With smartphones pervading nearly every aspect of our lives, it’s quite evident that children are also being exposed to them from a very young age unless parents take special care to prevent it. If you’ve been wondering whether this is something you should be concerned about, there is now scientific evidence to support such claims. According to the latest research, children who spend 1 to 4 hours with smartphones tend to experience delays in developing communication skills and other behavioral aspects, CNN Health reported.
In a study comprising 7,097 children the finding of which has been published in the journal JAMA Pediatrics, children aged 1 who spend one to four hours with a smartphone are found to be at a higher risk of developing several mental and physical issues by the time they are two years old. Those include delays in inculcating communication, fine motor, problem-solving, and personal and social skills. All of this has been revealed in the Tohoku Medical Megabank Project Birth and Three-Generation Cohort Study conducted in Japan and comprised of children and their mothers.
The participants were recruited from 50 obstetric clinics and hospitals located in the Miyagi and Iwate prefectures, spanning the period between July 2013 and March 2017. The study focused on finding how many hours of screen time the children aged 1 were exposed to and how it affected the children’s interpersonal skills or motor skills by the time they attain 2 years and 4 years of age.
As per the self-report made by the respective mothers, children aged two years who had up to four hours of screen time were found to be three times more likely to face delays in developing fine motor skills or communication, and problem-solving skills. More specifically, the likelihood of children facing delays in developing communication skills goes up by 4.78 times if they have more than 4 hours of screen time.
Similarly, the children are 1.74 times and 2 times more likely to have stunted fine motor skills and personal and social skills respectively by age 2 if they had four or more hours of screen time. By the time they reach age four, they are found to be more likely to lag in only communication and problem-solving skills.
“Kids learn how to talk if they’re encouraged to talk, and very often, if they’re just watching a screen, they’re not having an opportunity to practice talking,” said Dr. John Hutton, associate professor of general and community pediatrics at Cincinnati Children’s Hospital Medical Center, who wasn’t involved in the study. “They may hear a lot of words, but they’re not practicing saying a lot of words or having a lot of that back-and-forth interaction.”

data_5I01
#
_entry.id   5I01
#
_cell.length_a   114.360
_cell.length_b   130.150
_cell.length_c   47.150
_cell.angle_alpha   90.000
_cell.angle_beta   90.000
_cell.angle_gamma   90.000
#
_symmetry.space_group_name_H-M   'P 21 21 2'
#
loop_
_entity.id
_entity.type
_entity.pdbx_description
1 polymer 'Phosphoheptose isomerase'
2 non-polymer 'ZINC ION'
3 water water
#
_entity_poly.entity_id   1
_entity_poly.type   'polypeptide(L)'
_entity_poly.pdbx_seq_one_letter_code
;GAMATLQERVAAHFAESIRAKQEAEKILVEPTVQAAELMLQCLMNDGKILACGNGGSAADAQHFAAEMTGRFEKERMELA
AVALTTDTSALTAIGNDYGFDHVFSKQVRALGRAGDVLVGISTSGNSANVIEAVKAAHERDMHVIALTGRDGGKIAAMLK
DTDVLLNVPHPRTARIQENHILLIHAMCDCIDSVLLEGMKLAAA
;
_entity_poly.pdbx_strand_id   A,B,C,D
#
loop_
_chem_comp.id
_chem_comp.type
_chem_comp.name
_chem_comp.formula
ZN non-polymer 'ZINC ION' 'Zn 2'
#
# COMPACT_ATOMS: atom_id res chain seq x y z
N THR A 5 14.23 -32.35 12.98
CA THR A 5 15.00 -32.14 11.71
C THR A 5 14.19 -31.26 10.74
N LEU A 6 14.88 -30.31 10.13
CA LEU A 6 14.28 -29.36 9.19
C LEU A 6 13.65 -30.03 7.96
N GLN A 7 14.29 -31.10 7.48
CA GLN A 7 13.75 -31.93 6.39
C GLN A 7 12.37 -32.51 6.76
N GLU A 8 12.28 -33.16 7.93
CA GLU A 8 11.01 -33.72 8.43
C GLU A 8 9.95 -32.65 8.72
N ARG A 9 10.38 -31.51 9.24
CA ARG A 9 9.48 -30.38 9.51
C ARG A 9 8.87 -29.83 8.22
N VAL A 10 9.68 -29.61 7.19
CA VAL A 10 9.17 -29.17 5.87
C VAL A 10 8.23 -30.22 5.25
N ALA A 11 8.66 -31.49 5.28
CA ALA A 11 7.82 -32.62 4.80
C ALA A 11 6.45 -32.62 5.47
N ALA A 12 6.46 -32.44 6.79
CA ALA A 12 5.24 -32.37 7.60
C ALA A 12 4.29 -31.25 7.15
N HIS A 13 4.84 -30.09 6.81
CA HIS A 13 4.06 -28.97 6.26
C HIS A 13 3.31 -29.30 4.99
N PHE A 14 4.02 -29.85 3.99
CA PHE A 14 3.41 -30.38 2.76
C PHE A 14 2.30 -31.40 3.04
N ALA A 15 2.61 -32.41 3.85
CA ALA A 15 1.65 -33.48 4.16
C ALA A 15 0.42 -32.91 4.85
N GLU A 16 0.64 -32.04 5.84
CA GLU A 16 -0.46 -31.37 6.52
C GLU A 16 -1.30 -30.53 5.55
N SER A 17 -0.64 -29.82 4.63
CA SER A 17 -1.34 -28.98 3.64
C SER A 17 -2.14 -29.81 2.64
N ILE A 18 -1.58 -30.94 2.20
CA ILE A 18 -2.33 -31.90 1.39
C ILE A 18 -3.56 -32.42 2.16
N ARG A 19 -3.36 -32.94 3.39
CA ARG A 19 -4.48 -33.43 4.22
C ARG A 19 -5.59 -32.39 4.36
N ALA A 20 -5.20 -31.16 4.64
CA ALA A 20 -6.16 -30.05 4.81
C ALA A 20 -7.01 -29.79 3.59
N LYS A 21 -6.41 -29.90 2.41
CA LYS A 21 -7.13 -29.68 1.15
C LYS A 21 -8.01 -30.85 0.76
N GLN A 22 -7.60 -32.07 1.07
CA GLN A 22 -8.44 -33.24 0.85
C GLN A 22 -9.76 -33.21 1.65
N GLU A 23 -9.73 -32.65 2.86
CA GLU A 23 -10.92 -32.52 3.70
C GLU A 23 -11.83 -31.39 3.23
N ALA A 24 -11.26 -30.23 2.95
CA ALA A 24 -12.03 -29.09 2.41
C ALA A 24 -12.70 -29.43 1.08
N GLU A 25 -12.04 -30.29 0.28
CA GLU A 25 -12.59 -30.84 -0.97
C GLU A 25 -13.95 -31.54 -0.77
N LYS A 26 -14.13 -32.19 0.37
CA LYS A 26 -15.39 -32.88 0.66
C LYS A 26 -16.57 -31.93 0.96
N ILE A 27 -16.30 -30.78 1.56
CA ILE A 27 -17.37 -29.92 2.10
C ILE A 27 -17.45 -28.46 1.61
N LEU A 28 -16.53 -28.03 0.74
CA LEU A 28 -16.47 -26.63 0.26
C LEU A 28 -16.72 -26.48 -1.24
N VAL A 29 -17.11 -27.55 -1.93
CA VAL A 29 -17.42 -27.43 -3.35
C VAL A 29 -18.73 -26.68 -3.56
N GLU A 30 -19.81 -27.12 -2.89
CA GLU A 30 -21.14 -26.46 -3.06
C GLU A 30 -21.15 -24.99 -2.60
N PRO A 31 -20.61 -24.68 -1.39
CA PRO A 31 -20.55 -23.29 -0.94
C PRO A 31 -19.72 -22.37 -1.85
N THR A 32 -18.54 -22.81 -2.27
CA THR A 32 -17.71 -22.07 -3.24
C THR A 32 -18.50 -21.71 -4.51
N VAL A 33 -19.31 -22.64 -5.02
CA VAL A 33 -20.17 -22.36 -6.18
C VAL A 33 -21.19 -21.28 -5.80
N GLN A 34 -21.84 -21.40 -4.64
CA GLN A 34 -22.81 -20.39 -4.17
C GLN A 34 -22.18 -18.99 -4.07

One of the primary objectives is to enable children to find tranquillity in their own contemplations. When they’re granted moments of mild boredom, they might initially feel a tad uneasy, but this discomfort often leads them to seek greater comfort within themselves. This is where creativity finds its foothold. Simply fixating on a smartphone screen might not foster this process. That said, other elements too can influence a child’s development, including genetics, adverse encounters like neglect or abuse, and socioeconomic circumstances.
Other factors the research revealed are that the mothers of children who engage in extensive screen time tend to be younger, are first-time mothers, are from families having lower household incomes, are less educated, and have a higher likelihood of experiencing postpartum depression.
So, how best to keep the children engaged apart from letting them play with our smartphones? When you find yourself needing to occupy your toddler’s attention for productivity or a moment of quiet, experts recommend offering them a book, coloring supplies, or toys. If there’s a need to use screens, consider selecting educational content or video calls with a family member or friend, ensuring that they still benefit from social interaction. Also, choosing longer videos is advisable, as excessive consumption of short videos might potentially impact children’s attention spans and their capacity to comprehend the content they are viewing.
Spending time with the children can also be great. You can tell them stories, draw with them, play with their toys, or simply do things the way they want can also be a great way for the kids to develop the right skills needed to be better prepared to face the real world.
With a keen interest in tech, I make it a point to keep myself updated on the latest developments in technology and gadgets. That includes smartphones or tablet devices but stretches to even AI and self-driven automobiles, the latter being my latest fad.